This is a list of Republican National Conventions. The quadrennial convention is the presidential nominating convention of the Republican Party of the United States.

Mount Root

Mount Root, also named Boundary Peak 165, is a mountain in Alaska and British Columbia, located on the Canada–United States border, and part of the Fairweather Range of the Saint Elias Mountains. It is named for Elihu Root, who was one of the diplomats involved in settling the Alaska boundary dispute between the United States and Canada. It is where the Margerie Glacier is located.

The first ascent was made by Laurel Adkins, Thomas Distler, George Fisher and Walter Grove in 1977. It involved 22 pitches of ice climbing.

Oren Root II

Oren Root Jr. (May 18, 1838 – August 27, 1907) was a professor of mathematics and natural sciences at Hamilton College in Clinton, New York and professor of English at the University of Missouri. He was founder of the Zeta Phi Society as well as a member of the Sigma Phi fraternity and a high degree Freemason. He was the elder brother of Secretary of State Elihu Root.

Pan American Union Building

The Pan American Union Building is the headquarters for the Organization of American States. It is located at 17th Street N.W. between C Street N.W. and Constitution Avenue, Northwest, Washington, D.C. on the former site of the John Peter Van Ness Mansion. The cornerstone was laid on May 11, 1908, by Theodore Roosevelt, Elihu Root, and Andrew Carnegie, and the building was dedicated on April 26, 1910.In 1919, the initial meeting of the International Labour Organization was held in the building.In 1969, the building was added to the National Register of Historic Places.

Root–Takahira Agreement

The Root–Takahira Agreement (高平・ルート協定, Takahira-Rūto Kyōtei) was an agreement between the United States and the Empire of Japan negotiated between United States Secretary of State Elihu Root and Japanese Ambassador to the United States Takahira Kogorō.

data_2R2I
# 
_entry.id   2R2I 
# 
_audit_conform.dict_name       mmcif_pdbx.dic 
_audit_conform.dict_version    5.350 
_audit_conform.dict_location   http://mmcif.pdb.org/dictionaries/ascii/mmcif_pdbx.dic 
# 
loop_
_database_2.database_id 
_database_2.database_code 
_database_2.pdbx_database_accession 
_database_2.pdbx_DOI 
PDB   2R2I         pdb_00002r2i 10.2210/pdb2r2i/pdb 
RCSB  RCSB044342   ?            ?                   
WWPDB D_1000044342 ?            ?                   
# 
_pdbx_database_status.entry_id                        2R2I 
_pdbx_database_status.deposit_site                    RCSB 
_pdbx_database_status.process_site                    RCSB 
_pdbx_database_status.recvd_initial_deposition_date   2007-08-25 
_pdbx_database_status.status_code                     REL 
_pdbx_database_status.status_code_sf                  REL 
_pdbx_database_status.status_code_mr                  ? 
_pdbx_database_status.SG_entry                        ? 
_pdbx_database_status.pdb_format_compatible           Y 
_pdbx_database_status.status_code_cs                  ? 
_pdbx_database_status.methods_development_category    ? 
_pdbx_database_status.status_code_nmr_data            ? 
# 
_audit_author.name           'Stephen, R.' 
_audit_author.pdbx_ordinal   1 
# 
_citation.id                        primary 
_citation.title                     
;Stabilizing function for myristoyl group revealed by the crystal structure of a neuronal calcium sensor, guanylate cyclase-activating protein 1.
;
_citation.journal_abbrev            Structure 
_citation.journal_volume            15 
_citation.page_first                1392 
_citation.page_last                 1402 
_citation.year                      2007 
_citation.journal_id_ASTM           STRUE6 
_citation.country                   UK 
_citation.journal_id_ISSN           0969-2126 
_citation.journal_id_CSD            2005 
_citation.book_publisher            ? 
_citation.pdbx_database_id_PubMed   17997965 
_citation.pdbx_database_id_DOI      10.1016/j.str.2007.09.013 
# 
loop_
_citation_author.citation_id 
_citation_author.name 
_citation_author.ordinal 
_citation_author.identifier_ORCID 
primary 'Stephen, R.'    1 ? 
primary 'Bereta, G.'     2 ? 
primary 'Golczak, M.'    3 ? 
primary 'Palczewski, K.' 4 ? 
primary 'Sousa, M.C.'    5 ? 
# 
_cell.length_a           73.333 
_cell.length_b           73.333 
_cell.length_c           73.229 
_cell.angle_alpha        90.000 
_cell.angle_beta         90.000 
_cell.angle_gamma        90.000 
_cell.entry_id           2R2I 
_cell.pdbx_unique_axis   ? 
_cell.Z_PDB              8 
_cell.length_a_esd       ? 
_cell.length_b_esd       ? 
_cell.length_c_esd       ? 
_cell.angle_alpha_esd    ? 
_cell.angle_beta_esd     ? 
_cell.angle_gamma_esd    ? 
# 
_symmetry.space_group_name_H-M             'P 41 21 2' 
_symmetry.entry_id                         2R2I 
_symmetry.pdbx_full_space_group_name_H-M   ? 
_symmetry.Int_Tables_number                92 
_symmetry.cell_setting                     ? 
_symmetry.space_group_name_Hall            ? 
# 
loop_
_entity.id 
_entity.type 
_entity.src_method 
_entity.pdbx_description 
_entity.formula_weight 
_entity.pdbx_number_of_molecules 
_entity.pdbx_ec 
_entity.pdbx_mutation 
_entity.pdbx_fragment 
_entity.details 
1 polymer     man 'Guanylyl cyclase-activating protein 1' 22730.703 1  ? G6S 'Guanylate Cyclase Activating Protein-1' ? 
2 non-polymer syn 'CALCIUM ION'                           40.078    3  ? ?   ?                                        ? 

Signed on November 30, 1908, the agreement consisted of an official recognition of the territorial status quo as of November 1908, affirmation of the independence and territorial integrity of China (i.e. the "Open Door Policy" as proposed by John Hay), maintenance of free trade and equal commercial opportunities, Japanese recognition of the American annexation of the Kingdom of Hawaii and the Philippines and American recognition of Japan's position in northeast China. Implicit in the agreement was American acknowledgment of Japan's right to annex Korea and dominance over southern Manchuria, and Japan's acquiescence to limitations on Japanese immigration to California.With the conclusion of the Spanish–American War, the United States had become a major power in East Asia. The American occupation of Hawaii and the Philippines, combined with aggressive economic policies in China were increasingly perceived as a threat by the Japanese government. The American government, on the other hand, was increasingly concerned by Japanese ambitions towards territorial gain at the expense of China, and with Japan's increasingly modern and powerful navy in the aftermath of the Russo-Japanese War.

The Agreement was credited at the time with averting mounting tensions between the United States and Japan. However, with Japan's rapprochement to Russia after 1907, and increasing economic investment into Manchuria, the Agreement resulted in a weakened American influence over further Japanese control over China.

SS Elihu Root

SS Elihu Root was a Liberty ship built in the United States during World War II. She was named after Elihu Root, a United States Senator from New York, the United States Secretary of War under presidents William McKinley and Theodore Roosevelt, the United States Secretary of State under Theodore Roosevelt, and the 1912 Nobel Peace Prize laureate.